May 10, 2021•451 words
I am publishing this post as of 12 May 2021. I wanted to publish it two days ago before yesterday's correction over the major DM indexes, but I have been quite busy lately. Despite yesterday's sell off my ideas remain the same but while reading it please keep this in mind.
The market begins to take inflation related topics seriously. There is growing evidence that supply remains a problem for many companies, just as demand is peaking up - particularly acute on materials and components. Some peculiar trends are starting to be visible. Commodities indices, perhaps a direct inflation hedge, are approaching 2011 highs. Within equities, investors are moving flows to value and short low volatility style. Growth and quality are under-performing given their historical negative correlation to inflation.
Friday's very disappointing US employment report suggests labor availability may be a gating factor on the speed of the reopening and thus it may delay the FED's tapering maneuver. Given the current numbers, tapering will likely not begin before January 2022.
We are leaving the early stage of the recovery on our back and entering a "mid-cycle transition".
Euro Stoxx 50 continues a lateral correction making you wonder if we will soon see a "real correction" - 5 to 8%. For the moment I stay cautious preferring defensive stocks.
Nasdaq 100 witnessed a stronger correction in April and I expect the correction to continue its course. At the moment I stay away from tech stocks.
SPX is currently trading at its maximum but it is not overbought (daily chart) yet. I find it more difficult everyday to spot opportunities in terms of price in the US market and that itself doesn't smell good. In any case this condition may persist for months.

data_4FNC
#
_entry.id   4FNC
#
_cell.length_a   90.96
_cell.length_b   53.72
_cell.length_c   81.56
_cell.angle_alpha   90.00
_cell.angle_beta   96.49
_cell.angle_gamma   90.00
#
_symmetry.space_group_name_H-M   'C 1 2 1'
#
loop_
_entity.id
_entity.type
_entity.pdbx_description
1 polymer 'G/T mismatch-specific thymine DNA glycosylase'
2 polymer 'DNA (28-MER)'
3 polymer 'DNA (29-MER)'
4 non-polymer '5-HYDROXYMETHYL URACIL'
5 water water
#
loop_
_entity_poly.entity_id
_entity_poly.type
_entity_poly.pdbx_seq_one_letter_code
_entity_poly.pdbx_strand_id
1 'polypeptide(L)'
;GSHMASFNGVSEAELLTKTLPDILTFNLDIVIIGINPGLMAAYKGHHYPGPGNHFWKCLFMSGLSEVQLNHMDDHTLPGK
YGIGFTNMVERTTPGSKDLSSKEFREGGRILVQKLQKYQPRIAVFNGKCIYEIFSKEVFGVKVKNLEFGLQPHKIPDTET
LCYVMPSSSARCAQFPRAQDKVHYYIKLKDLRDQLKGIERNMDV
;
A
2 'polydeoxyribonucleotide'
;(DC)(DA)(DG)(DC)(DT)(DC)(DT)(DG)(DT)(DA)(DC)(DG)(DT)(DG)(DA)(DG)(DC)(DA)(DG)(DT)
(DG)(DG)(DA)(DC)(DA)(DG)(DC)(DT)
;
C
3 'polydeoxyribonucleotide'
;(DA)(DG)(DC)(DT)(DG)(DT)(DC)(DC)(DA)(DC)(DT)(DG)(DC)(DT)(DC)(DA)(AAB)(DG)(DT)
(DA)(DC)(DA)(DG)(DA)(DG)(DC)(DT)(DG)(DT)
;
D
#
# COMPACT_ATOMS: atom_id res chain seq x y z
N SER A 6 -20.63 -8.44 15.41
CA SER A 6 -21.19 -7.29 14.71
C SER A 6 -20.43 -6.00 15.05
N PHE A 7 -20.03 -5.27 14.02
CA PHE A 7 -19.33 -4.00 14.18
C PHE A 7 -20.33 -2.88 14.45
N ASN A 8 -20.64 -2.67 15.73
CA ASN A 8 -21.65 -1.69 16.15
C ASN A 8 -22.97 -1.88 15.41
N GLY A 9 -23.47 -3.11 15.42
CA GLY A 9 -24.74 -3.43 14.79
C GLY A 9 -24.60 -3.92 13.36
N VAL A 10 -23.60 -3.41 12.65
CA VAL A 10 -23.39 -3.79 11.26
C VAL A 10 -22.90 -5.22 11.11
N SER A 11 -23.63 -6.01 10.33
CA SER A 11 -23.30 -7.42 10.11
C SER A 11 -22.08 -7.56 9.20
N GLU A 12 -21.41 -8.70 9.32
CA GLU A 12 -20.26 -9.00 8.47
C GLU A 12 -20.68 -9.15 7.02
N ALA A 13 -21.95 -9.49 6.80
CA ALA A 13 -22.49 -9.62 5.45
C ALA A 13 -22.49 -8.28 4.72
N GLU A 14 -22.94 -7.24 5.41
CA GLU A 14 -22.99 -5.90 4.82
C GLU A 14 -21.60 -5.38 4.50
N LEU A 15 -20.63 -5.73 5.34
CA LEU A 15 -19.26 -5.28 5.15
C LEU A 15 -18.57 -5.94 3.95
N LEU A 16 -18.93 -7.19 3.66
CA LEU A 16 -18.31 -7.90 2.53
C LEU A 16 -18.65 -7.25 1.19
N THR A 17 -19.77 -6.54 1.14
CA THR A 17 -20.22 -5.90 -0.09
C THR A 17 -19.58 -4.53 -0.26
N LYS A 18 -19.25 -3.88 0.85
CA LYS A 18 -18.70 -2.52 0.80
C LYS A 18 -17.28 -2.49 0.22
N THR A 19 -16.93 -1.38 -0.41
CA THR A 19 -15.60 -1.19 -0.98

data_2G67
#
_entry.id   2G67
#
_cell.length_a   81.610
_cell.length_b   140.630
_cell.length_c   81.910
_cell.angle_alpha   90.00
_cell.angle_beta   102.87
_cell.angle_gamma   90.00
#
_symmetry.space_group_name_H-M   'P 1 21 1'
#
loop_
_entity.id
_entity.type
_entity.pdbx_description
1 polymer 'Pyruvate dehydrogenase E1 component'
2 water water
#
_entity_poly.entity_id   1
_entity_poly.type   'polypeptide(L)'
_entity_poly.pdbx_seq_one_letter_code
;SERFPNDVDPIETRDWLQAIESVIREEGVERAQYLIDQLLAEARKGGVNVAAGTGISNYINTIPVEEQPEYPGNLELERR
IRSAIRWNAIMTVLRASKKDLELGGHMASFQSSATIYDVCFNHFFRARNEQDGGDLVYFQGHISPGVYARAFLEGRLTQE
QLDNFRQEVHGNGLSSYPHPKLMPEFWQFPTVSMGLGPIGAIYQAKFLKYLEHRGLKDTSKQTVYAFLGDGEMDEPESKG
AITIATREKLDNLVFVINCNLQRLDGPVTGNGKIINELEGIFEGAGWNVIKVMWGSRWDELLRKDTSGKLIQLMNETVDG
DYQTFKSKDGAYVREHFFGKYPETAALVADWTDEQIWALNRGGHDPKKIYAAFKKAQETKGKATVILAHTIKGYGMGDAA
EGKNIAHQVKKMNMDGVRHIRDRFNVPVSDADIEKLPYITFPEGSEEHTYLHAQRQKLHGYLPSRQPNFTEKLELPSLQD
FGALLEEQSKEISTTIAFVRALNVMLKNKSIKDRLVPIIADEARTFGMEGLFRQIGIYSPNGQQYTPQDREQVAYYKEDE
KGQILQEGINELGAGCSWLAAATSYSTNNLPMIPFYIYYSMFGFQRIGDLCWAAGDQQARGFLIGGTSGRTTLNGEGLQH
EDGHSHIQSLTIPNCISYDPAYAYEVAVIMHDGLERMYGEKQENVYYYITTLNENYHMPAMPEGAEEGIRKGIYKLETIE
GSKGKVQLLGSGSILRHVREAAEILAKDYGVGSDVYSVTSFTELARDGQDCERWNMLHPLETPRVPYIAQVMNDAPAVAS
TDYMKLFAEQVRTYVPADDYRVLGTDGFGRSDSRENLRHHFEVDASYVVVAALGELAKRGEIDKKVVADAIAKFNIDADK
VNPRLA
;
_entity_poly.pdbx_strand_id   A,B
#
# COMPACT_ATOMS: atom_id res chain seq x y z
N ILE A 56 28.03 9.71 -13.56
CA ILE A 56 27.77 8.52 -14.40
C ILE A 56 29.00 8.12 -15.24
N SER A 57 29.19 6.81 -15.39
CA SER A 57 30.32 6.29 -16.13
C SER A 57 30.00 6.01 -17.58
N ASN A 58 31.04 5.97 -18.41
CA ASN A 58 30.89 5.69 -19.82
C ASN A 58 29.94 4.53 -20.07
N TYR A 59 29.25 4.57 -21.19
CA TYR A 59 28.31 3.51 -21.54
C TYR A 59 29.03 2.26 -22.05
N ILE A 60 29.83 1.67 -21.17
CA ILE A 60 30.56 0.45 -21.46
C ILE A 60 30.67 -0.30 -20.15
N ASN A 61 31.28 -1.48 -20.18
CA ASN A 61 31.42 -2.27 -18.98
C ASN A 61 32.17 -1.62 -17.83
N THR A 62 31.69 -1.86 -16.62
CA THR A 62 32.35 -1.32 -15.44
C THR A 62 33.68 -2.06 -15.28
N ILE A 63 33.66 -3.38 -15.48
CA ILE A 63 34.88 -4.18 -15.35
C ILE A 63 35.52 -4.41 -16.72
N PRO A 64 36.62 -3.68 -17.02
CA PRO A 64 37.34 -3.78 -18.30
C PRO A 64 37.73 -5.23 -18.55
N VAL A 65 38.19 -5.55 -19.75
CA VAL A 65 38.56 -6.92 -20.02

EURUSD is now trading at 1.2150 after the disappointing employement figures the USD has loosen ground but from this level may now continue its downward trend that charactherized Q1 2021.
Following a spike in late April, 10yr US treasury yield pulled back on 1.55 continuing its lateral movement. Given tapering may take place only from January 2022 and the inflation effects take time to show, I do not expect sharp movements on this end.
BRENT is yet trading at 70$/bbl but it clearly show a strong upward trend. I believe it may continue its bullish trend amid rising traveling and holidays demand.
I stay positive on financials since Inflation expectations will likely pull the yield curve higher and steeper, such that bull case is not solely predicated on buybacks. Other than that I still bend toward consumer staples and on the upper area of the quality curve.